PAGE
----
Piano was my first instrument, and although I am not a professional musician, I was quite advanced on piano (when I picked up the guitar).
I picked up guitar at first, playing folk, singer-songwriter sorts of things. When I was in college, I looked for a guitar teacher, and when we ran out of folkie things to do, we migrated to classical (he was a college student majoring in classical guitar). I first had to learn to read music for the guitar. Because I already read music fluently, this came relatively easily. Also, I was well versed in music theory and had studied some improv on the piano.
I was lucky with my guitar teacher - he taught me well. I developed good technique, a good, if somewhat light, touch, and an expressive approach. I will tell you that I would never have gotten comfortable learning the various aspects of technique without the guidance I received. The problem is that you don't know what you don't know. It is not just a matter of tension in the hand, but so many other things.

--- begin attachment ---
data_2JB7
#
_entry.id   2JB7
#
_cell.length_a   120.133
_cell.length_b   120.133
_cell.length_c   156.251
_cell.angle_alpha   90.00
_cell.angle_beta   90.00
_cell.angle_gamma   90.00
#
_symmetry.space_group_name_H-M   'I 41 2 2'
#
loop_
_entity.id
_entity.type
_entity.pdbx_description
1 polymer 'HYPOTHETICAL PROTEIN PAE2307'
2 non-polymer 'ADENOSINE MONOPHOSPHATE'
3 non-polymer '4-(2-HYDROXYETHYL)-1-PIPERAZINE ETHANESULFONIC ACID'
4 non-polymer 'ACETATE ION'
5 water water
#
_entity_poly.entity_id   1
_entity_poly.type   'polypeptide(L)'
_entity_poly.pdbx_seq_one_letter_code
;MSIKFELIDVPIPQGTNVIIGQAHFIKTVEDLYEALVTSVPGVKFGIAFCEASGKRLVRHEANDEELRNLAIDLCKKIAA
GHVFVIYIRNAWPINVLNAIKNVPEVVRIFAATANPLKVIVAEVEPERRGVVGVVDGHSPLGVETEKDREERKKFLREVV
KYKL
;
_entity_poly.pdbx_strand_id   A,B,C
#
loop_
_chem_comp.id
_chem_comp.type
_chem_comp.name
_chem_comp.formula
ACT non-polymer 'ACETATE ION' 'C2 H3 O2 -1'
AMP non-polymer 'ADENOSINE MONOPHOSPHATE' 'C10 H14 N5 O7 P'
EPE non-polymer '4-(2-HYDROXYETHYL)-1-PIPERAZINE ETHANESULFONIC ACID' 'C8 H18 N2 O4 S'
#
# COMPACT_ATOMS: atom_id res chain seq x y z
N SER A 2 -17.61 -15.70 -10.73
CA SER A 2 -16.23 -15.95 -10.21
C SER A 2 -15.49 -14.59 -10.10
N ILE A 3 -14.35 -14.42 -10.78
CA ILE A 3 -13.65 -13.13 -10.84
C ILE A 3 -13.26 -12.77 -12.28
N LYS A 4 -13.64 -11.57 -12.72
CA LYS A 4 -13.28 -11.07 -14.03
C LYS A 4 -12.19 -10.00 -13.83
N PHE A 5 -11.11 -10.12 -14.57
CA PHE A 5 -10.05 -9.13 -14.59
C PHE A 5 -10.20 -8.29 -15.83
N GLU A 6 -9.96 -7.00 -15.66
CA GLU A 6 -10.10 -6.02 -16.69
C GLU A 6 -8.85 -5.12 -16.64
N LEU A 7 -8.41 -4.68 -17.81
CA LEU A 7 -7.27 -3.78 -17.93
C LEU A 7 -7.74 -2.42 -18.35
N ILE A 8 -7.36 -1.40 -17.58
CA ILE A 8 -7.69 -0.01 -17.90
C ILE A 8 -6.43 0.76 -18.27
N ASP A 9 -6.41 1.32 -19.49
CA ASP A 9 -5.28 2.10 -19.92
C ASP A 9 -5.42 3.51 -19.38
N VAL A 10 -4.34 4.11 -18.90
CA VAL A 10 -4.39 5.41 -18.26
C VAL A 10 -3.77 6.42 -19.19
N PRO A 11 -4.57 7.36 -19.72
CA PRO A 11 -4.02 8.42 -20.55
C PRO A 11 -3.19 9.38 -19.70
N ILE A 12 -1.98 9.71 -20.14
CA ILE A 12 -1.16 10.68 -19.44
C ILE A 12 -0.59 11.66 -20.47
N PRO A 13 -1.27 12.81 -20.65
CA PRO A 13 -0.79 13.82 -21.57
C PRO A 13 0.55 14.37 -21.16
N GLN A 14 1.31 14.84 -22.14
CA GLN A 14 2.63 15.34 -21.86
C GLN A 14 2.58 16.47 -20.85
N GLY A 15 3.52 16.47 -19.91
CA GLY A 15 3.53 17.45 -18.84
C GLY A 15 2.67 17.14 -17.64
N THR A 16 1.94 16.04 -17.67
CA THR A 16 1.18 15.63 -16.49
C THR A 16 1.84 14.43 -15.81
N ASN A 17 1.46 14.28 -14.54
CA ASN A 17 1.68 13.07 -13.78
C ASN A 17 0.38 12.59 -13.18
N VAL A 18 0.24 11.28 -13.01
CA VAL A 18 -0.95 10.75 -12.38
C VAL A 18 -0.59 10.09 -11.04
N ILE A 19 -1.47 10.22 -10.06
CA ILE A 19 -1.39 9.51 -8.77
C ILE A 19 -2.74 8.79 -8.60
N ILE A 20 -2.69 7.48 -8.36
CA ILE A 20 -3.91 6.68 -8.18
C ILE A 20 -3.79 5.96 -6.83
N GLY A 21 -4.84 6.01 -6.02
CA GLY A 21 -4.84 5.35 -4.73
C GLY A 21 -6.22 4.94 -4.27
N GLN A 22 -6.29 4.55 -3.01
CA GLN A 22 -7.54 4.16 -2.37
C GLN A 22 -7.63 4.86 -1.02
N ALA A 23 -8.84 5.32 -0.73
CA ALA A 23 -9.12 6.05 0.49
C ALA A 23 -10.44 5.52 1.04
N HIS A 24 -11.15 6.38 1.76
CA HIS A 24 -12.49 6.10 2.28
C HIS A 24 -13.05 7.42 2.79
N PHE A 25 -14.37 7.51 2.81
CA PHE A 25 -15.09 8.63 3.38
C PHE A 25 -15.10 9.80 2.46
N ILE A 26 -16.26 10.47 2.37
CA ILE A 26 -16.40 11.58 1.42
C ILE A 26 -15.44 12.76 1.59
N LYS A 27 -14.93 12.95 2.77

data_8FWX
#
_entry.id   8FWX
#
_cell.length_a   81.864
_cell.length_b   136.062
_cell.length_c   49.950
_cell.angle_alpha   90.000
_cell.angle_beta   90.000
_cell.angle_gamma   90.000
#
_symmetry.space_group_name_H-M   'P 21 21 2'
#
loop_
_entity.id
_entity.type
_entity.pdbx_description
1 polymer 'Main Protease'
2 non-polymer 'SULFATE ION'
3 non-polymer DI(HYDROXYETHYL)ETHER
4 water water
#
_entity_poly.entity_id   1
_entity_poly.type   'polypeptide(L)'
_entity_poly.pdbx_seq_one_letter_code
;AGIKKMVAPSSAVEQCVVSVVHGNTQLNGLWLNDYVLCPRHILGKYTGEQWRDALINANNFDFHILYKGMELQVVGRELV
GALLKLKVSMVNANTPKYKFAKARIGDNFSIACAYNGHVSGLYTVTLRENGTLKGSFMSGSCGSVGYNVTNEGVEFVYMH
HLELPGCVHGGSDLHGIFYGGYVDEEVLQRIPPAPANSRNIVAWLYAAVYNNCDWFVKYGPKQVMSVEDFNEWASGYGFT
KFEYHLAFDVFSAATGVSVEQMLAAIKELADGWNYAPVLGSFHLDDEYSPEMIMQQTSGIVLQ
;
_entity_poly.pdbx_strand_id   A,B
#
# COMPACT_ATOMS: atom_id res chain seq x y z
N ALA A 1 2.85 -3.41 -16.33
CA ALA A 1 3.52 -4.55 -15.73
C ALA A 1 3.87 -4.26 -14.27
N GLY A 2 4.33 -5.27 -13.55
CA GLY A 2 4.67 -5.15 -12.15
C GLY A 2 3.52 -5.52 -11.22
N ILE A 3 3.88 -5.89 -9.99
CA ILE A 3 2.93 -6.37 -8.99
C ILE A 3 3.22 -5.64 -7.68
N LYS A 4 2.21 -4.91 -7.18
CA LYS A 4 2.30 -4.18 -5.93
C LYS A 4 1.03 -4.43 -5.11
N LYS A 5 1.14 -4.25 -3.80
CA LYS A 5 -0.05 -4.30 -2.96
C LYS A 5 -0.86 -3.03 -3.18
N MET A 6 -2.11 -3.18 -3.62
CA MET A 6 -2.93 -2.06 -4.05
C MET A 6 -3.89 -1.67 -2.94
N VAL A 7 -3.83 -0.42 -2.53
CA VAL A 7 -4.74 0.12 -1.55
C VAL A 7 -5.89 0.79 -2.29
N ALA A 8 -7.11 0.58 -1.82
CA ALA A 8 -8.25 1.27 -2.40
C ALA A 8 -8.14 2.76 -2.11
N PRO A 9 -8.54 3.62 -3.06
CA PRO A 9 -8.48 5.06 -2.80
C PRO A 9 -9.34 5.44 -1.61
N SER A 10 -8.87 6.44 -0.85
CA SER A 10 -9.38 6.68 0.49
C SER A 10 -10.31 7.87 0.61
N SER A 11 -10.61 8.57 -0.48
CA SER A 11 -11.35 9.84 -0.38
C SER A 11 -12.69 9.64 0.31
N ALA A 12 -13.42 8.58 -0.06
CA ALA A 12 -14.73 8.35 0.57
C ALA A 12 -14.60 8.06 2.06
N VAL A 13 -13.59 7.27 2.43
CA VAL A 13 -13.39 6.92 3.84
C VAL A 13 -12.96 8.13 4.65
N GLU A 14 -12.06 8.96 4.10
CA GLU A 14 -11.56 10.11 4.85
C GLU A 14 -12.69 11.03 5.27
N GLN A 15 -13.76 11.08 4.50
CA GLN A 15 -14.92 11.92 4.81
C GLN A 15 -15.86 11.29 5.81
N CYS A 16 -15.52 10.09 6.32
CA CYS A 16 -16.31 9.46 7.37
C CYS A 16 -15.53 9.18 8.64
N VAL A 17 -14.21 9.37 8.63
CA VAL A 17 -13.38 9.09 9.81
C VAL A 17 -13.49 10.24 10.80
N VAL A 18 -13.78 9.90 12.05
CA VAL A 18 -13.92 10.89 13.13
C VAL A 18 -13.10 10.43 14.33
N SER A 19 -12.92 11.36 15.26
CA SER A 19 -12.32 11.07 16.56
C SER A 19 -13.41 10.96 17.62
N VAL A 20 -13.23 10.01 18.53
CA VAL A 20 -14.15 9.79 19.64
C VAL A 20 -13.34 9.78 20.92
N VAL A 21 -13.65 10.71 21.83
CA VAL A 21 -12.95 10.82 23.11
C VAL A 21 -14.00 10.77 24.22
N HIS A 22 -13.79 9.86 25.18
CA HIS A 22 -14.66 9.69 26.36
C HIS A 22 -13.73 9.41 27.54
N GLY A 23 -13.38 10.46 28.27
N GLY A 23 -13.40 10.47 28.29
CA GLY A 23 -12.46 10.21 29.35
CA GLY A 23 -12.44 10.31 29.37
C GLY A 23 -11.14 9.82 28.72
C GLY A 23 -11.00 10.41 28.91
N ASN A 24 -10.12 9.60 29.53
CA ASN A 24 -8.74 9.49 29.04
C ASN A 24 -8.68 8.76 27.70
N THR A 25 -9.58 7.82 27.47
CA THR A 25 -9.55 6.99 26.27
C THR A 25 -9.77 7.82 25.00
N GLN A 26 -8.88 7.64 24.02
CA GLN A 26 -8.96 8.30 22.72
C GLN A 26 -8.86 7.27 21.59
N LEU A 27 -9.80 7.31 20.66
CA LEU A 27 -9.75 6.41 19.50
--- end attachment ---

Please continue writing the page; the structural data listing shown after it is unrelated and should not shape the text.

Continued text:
We are all different, and perhaps you are comfortable with these aspects of technique. But now, after a long hiatus, I am once agains studying (guitar) with a teacher. It is relaxed. Sometimes I choose a piece; sometimes my teacher does. Sometimes I put a piece down and move to another. But my teacher's input in invaluable. He helps me work out fingerings and gets me through sticky spots on a piece. I've even written an arrangement or two, and we've discussed writing accompaniments. In addition, I've learned a music notation software, so I can record my arrangements, or edit something I'm working on.
So while I won't tell you that you should study with a teacher, I will tell you that I've found it invaluable.